Looping Through Worksheets / Sheets with VBA
Looping through worksheets with Excel VBA is generally done when you want to perform the same task repeatedly through the workbook. There are a number of ways to loop through the sheets in an Excel workbook. The looping method you choose in up to you. The following is an example of looping through each sheet and sorting the data in ascending order with VBA.
For Each ws In Sheets 'Start of the VBA looping procedure.
Here is a cool way to copy the contents of one Excel sheet to all of the other sheets in the same workbook. This VBA procedure is done without the use of a loop. Basically copying the data from one sheet to all sheets.
Looping Through Worksheets Excluding Some Sheets
Occasionally you may want Excel to exclude certain sheets from your VBA loop. Mostly you will want to loop through like sheets and exclude sheets which perform other functions. As with everything in Excel there are many ways to perform this task inside the looping construct. I will demonstrate some of the more popular methods of looping through a worksheet with VBA.
The following will exclude 1 sheet from the VBA looping process.
Dim ws As Worksheet
For Each ws In ThisWorkbook.Worksheets 'This statement starts the loop
The above Excel macro will loop through all of the sheets in an Excel workbook except the sheet with the name "Sheet3". This is handy if there are not too many sheets you wish to exclude in the Excel workbook. The VBA loop cycles through each worksheet and colours the range from A10 to A20 yellow.
Quite often you may want to exclude certain sheets from the looping construct which are in a certain position in the workbook. For example, if you wanted to exclude the first tab in the Excel workbook, the tab on the far left, then here is a method for doing just that.
Dim ws As Worksheet
For Each ws In ThisWorkbook.Worksheets 'Start the VBA Loop.
Taking this a step further, the following Excel VBA procedure will include all of the sheets between the first and last sheet in the workbook. So the first sheet on the far left of the workbook (first sheet) and the sheet on the far right of the workbook (last sheet) will be excluded.
Dim i As Integer
If you want to exclude say the first 3 sheets on the left of the workbook change the= 2 to=4. This will mean the first 3 worksheets starting from the left of the file will be excluded. The same is true at the end of the workbook. If you wanted Excel VBA loop to exclude the last two sheets on the far right of the workbook just change - 1 to - 2.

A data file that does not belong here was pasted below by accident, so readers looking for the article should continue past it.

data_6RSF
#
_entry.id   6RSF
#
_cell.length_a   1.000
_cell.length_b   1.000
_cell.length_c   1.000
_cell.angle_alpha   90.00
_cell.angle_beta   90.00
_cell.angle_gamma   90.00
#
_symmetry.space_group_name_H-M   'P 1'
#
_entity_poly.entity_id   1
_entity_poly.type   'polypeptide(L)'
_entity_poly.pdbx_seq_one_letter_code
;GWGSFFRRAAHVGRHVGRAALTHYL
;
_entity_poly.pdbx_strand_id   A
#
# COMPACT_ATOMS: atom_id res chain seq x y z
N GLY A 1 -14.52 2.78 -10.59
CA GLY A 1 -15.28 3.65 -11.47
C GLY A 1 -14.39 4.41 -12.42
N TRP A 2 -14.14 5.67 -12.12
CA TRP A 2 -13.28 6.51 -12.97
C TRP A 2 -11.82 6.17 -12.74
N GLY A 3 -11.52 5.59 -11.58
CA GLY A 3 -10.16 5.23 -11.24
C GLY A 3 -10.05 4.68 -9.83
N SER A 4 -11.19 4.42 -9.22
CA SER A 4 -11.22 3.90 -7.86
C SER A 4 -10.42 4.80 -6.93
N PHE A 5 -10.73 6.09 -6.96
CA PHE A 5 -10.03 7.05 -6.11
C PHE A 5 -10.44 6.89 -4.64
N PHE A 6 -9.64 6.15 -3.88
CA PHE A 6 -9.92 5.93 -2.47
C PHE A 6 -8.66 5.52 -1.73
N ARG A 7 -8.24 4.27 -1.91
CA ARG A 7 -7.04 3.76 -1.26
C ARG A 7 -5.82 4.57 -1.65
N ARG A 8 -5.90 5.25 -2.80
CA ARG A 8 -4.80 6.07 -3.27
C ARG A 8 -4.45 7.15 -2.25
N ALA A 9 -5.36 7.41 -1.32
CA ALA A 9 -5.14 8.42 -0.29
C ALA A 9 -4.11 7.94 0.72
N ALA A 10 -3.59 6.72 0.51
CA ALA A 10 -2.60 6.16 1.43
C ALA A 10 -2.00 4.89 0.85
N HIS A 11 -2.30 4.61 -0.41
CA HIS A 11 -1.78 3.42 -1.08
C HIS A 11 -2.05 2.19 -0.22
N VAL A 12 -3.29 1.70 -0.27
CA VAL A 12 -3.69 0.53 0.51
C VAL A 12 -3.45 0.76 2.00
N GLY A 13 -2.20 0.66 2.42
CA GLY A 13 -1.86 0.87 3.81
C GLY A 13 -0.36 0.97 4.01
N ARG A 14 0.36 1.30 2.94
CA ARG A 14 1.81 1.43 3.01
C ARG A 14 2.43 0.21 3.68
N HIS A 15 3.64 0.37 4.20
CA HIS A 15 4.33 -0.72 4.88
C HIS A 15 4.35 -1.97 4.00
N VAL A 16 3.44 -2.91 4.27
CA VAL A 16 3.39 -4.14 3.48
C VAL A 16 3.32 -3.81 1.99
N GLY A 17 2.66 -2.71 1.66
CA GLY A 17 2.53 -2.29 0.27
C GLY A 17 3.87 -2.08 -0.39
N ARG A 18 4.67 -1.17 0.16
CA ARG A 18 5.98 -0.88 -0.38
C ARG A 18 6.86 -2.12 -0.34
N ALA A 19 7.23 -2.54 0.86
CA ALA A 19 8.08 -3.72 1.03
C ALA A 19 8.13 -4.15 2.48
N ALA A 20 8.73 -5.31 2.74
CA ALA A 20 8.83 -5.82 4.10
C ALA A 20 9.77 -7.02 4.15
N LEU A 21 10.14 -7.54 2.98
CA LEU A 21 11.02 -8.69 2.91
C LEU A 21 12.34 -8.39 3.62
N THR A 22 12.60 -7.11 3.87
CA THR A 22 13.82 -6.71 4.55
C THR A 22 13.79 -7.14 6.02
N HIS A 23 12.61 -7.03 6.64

You may have a larger workbook and only want the loop to go through a limited number of sheets and perform an action. In this case the following method uses the Select Case method, where the included sheet names are Sheet1, Sheet2 and Sheet3.
Dim sh As Worksheet
You could also add the sheets you want to exclude in a Case Statement. The following will exclude Sheets 1, 2 and 3. It looks similar but sheets 1 - 3 are excluded. Notice there is no VBA code when the condition is true.
Dim sh As Worksheet
'No Code here if excluded
Once again the next VBA code snippet is another method of looping through the sheets of your choice.
Dim sh As Variant
If you were trying to pinpoint sheets so the data from a sheet stayed in line with other specific sheets then the same method can be extended to do this. Sheets 1, 3 and 5 would all remain identical.
ar=Array("Sheet1", "Sheet3", "Sheet5") 'Set up the array
After the above VBA looping code has run, Sheets 1, 3 and 5 will all contain the same data as exists in Sheet1 A1 current region. The current region is all of the cells that are continuously used from A1. It is the same as putting your cursor on A1 and pressing Ctrl Shift 8 at the same time. If you have your data setup in a tabular format then all of the data will be identical on sheets (1,3,5). A point of caution with the above example, the sheet you are copying the data from ("Sheet1") needs to be in the Array.
So there are a range of Excel VBA methods at your disposal to do a number of different looping tasks within a workbook. The above examples open the smallest window into the world of looping in Excel VBA. There is far more out there and this article gives the smallest glimpse into the world of looping with VBA. Go out and try new things and always try and improve your VBA code.